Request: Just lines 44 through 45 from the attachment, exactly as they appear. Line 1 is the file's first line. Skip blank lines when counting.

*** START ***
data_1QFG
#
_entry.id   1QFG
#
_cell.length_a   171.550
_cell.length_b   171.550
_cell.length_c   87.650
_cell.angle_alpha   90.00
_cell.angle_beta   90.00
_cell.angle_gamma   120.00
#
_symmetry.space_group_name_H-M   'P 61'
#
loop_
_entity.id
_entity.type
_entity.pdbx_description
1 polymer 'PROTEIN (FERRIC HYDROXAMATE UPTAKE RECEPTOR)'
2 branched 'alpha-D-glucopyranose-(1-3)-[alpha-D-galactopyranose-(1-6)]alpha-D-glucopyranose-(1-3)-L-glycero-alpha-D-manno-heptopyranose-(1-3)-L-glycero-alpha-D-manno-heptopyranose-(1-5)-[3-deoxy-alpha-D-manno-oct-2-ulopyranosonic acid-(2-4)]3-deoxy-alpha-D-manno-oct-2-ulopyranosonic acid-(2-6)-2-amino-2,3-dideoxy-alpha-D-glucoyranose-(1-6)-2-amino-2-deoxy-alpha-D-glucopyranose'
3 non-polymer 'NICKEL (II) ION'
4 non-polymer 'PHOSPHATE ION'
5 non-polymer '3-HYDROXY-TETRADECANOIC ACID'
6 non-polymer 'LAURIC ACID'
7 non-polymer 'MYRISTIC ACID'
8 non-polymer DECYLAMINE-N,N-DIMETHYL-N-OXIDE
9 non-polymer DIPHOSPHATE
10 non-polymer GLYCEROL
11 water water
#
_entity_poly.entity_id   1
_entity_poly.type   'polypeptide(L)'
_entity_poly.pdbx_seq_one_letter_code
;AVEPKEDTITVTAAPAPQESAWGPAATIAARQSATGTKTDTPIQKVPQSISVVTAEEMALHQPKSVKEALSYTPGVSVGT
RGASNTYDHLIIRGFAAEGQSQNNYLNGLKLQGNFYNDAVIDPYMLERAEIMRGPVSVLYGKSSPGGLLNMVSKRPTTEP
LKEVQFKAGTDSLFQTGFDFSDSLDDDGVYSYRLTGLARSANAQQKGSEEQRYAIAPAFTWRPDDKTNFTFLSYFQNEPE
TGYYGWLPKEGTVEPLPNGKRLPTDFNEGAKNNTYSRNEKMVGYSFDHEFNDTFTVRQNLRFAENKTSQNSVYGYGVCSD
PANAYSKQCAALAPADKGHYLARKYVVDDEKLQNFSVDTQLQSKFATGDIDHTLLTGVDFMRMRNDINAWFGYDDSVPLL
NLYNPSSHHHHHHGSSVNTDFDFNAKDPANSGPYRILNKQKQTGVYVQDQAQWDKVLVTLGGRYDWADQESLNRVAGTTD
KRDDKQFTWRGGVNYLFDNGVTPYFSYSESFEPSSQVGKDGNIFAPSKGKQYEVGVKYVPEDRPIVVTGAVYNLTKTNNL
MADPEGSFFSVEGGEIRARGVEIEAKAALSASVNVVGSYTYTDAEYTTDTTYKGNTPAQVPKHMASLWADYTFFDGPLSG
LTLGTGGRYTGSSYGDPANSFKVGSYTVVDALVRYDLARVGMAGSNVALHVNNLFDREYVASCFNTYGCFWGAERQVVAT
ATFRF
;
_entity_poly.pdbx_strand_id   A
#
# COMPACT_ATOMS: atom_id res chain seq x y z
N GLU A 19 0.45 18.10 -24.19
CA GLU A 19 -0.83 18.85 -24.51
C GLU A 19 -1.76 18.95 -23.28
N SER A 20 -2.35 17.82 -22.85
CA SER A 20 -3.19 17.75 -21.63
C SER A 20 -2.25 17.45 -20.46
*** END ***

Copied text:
_entity_poly.pdbx_strand_id   A
#